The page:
Sunday, January 13, 2013

A Year Gone By

So it’s been a year.
I don’t really understand the idea of a year being the official time period for recovery. 
Certainly there are milestones within the year that mark its passage.  Birthdays, holidays, and anniversaries are all contained there.  But up to now these were all important only to the living.
This year past is most certainly gone.  The one to come is most certainly here. 
Years aren’t really big on waiting for us to catch up are they?
I made a lot of plans this year.  None of them came to fruition.  In retrospect it’s much better that way. 
I woke up on New Year’s Day, the day she died, and it was just New Year’s Day.
I woke up on January 2, which was once our anniversary, but it was just the day after New Year’s Day.
And there were tears.  A lot of salt was shed, but not wasted.
There was so much more lost than I realized, and much that I was forced to give up.
It’s never easy.
There have been so many times earlier in the year where I would walk into the house expecting to see her, and then I would remember, “Oh that’s right, she’s not here anymore.  She’s really gone.”
Then, one night a few months after she died, I had a dream. 
Usually my dreams are fairly unremarkable, and I seldom remember very much about them.  This one was profoundly different, and I believe it was more than just a dream.
I was in a condominium that we had rented several years earlier.  Sue was there and we were just going through our home and doing normal everyday chores.  We were working together happily and accomplishing things together.  This never happened in reality.
I realized as I looked at her that I saw in her face what I had always wanted to see.
She was free from pain.  She knew she was loved.  
She was happy.
I saw the Sue who existed beneath all the layers of garbage the world had piled upon her over the years that I could never clear away for her.
It felt good to be in her presence.
In the midst of this dream I was struck by the realization I had in my waking moments when I walked into the house and realized that she was gone.  At first I was confused, but then I realized that I wasn’t in the real world although it was a place I would have liked to stay. I was conscious that this was a dream.
I turned to her and I said,
“You realize that you’re not really supposed to be here, don’t you?”
She looked at me with a sad smile and said,
“I know.  I love you all.”
And I woke up.
Many will tell me that it was just a dream that my mind created to resolve the issues I had related to her death. I’m a psychologist; I know all the explanations and rationalizations. I don’t care.
I’m convinced it was real.
I have said that the two things Sue needed in life were to know that she was truly loved, and to be free from pain.
I now know that she has both of these things.  This has allowed me to live my life.  I will grieve this loss at different times; that is the way of grief.  My parents died when I was a teenager and I still feel that loss. 
But I am better able to live my life now knowing that she’s ok.
I believe this was a gift to me and my family from her and God.  I believe this was her way of taking care of us in the best way she could.
Life is different now, and I can now say without guilt that it is in many ways better, because she is no longer suffering.
I understand that it was never within the scope of my abilities to make her well.  I could only support her in her own efforts.  She had to make the choice as I could not make decisions for her.  I could not think for her.  My guilt came from my inability to change her for the better.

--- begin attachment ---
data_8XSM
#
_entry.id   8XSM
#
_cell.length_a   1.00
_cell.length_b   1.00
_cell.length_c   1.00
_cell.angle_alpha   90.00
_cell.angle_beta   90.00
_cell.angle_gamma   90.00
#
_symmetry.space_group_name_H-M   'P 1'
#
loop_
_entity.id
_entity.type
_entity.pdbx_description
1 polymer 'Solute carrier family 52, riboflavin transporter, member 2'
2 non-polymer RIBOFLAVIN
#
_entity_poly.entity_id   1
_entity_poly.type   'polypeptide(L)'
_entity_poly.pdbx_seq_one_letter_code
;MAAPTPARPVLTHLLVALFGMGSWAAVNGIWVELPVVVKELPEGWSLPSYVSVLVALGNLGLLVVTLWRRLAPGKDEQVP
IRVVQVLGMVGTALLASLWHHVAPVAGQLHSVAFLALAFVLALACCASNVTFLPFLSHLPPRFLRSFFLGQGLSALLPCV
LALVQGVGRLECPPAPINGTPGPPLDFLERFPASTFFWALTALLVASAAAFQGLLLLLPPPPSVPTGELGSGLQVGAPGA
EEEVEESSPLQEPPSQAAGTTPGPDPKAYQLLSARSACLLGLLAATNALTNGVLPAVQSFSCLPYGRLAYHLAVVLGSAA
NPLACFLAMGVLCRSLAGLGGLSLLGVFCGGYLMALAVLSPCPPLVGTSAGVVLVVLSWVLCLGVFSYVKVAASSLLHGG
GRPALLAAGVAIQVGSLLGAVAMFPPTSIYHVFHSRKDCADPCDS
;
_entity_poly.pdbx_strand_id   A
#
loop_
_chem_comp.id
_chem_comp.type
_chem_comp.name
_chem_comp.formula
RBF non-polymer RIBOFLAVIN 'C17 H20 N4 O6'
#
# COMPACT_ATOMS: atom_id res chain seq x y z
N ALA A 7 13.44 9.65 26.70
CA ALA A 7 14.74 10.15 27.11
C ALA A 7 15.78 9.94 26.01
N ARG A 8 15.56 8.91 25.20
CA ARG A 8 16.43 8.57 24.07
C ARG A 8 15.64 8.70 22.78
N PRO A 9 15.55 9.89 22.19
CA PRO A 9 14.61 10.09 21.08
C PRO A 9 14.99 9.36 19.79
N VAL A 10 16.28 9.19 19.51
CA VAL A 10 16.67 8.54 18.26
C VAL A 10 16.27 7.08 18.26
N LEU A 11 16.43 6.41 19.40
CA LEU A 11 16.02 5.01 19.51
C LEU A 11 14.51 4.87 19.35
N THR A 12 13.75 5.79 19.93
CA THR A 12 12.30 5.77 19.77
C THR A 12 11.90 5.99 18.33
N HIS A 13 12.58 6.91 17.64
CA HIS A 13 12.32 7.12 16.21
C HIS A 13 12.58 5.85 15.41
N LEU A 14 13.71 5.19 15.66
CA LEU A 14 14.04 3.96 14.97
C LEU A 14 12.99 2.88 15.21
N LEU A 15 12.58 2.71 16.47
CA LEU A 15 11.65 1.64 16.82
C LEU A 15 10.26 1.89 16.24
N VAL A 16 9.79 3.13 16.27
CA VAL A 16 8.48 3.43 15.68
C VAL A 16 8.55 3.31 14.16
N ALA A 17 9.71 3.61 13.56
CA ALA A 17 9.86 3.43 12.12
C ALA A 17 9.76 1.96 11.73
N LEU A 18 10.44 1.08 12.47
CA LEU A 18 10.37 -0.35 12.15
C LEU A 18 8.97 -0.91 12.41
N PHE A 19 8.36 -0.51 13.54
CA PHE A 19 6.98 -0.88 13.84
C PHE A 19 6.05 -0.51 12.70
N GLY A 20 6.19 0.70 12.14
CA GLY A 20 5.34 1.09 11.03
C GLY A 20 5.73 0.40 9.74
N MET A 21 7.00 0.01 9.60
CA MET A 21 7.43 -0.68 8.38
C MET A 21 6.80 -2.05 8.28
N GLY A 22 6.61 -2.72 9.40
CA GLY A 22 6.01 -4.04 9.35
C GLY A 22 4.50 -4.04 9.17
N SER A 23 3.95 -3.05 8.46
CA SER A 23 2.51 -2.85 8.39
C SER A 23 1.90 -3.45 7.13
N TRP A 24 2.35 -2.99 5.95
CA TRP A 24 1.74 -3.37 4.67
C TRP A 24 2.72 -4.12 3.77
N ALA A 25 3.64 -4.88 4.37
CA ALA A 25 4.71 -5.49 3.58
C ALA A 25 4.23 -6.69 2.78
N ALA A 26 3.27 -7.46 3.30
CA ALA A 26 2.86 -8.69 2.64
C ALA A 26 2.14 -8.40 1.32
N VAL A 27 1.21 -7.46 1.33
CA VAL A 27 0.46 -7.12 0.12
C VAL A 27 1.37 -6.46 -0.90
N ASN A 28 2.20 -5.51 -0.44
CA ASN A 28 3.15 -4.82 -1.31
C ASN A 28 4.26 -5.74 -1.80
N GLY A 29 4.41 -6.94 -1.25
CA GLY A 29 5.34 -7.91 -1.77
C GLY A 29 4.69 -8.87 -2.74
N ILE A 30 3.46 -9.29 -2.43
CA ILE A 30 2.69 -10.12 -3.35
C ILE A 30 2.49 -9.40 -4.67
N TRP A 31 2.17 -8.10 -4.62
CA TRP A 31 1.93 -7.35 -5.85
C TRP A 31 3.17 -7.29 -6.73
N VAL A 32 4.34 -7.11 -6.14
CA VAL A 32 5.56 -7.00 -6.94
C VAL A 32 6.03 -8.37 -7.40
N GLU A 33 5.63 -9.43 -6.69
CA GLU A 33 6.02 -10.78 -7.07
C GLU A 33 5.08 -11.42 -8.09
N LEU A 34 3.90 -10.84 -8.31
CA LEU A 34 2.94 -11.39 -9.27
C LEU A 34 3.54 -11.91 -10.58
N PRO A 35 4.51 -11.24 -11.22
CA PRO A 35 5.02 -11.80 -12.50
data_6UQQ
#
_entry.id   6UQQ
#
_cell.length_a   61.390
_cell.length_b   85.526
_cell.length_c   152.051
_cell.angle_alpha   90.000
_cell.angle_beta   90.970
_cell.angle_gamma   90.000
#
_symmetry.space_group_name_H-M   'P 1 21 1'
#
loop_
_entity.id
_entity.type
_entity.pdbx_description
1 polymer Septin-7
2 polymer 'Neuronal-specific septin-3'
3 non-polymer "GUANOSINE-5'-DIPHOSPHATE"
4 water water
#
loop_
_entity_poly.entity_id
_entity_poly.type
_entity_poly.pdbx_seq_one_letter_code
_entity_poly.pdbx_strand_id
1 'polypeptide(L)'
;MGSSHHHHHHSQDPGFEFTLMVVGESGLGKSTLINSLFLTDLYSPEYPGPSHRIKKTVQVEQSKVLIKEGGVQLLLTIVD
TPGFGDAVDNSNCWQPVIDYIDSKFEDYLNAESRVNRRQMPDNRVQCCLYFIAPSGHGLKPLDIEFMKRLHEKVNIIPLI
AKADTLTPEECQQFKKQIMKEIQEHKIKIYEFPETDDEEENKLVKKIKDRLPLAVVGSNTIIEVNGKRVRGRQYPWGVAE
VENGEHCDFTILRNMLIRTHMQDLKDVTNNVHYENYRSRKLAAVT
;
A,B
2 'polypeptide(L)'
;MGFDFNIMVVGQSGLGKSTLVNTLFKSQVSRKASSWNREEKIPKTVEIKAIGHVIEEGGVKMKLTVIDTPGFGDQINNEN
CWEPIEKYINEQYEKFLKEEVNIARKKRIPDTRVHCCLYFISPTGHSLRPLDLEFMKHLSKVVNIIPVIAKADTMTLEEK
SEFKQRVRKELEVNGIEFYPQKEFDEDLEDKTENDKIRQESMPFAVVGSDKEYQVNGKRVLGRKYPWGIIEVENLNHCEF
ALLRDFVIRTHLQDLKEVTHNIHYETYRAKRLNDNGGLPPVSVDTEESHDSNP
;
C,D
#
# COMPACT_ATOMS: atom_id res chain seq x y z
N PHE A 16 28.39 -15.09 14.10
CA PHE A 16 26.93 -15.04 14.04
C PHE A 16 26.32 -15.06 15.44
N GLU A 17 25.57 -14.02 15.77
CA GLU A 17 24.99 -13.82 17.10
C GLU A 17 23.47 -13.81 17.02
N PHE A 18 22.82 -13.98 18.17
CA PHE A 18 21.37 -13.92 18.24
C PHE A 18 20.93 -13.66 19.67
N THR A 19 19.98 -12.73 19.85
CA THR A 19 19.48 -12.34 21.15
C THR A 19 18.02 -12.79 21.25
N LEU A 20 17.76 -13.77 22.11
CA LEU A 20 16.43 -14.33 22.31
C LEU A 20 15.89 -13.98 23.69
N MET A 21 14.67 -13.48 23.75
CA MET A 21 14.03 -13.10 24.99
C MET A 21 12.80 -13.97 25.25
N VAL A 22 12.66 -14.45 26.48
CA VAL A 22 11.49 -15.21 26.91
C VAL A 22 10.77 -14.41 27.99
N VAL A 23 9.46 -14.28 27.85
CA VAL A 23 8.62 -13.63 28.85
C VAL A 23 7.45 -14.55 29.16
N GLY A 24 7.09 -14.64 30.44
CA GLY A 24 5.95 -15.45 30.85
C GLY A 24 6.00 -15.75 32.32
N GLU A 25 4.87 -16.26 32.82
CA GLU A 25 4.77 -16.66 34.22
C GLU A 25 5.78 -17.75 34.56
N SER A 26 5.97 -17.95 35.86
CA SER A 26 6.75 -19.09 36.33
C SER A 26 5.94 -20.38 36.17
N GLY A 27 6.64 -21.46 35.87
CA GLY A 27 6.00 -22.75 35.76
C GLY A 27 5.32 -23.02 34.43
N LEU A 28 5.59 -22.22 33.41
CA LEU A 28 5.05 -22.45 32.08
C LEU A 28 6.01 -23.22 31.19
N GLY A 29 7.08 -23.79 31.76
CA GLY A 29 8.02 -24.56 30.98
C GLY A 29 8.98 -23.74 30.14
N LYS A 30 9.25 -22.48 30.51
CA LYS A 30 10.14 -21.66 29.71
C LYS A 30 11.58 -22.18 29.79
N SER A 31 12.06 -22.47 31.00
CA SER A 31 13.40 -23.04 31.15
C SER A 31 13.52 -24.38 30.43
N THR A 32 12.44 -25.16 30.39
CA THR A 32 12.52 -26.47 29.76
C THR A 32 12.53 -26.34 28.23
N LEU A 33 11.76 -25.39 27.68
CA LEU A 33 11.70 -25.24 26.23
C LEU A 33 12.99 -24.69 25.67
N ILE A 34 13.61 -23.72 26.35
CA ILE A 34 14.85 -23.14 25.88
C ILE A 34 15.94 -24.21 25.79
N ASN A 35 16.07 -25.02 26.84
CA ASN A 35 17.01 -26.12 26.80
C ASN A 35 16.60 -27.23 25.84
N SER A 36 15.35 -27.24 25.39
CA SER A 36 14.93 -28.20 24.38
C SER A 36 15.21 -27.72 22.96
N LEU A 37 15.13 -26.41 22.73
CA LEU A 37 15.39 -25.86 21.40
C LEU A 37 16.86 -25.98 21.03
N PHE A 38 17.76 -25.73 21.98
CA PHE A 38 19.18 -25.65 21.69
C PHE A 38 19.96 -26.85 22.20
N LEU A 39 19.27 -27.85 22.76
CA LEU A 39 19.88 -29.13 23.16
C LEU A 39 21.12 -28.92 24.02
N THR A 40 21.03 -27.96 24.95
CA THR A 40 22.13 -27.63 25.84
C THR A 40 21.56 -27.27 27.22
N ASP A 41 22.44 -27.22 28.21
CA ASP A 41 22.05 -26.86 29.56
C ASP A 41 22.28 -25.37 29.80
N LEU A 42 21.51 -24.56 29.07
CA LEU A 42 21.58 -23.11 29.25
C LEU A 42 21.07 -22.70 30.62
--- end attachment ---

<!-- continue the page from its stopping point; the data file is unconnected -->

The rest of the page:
Because the reality is that I can never change another person.  That is an ability that God reserves for Himself and each of us individually.  I might be able to instigate change, or support change, but it is ultimately a conscious individual choice, and one that my wife did not make. And this is what I will always mourn.  My greatest struggle was that she was never able to understand how much I, and everyone else, truly loved her.  I miss what could have been, and never was, but what I always hoped for.
This has been a year where I have learned a great deal about my limits. 
I learned that I am incapable of saving anyone.
I have learned that my way is not always the best way.  I’m learning to hold back rather than simply run over everyone else’s feelings.  This is a work in progress by the way.
I’m learning generosity, and grace.  Lots of grace, because I use so much of it for myself.  It is absolutely essential for my survival.
I am slowly learning to be content with what I have instead of taking what I want.  I have come to understand that while I have less than some, I still have far more than most.
And finally, I am beginning to see the effect real love has on real life.  I see that often we use things and people as temporary placeholders, or substitutes, while we wait for the real thing to come along.  I can do without until the real thing shows up, and I will be better for it.
When I say, “I love you” to someone, I mean it.  They are not merely three words.
My family and friends are more than necessary.  Life without them would literally be hell.
I miss my wedding ring.  I miss being able to twist it on my finger and feel the reassurance that I was bound to someone else.  I miss knowing that regardless of how she felt about me at any given moment there was still an underpinning of love for me alone.
Despite all that I miss, God is making me whole again.  It’s a process, but a process made easier by the fact that I now understand the meaning of commitment.
He needs me to pursue Him.  He needs me to find my meaning in what He asks of me, rather than what I want.  To find my great value that never changes in His eyes, regardless of what anyone else might think of me. 
There is no greater gift.
I’m running the race again.
So, it’s been a year.
© Dan Bode 2013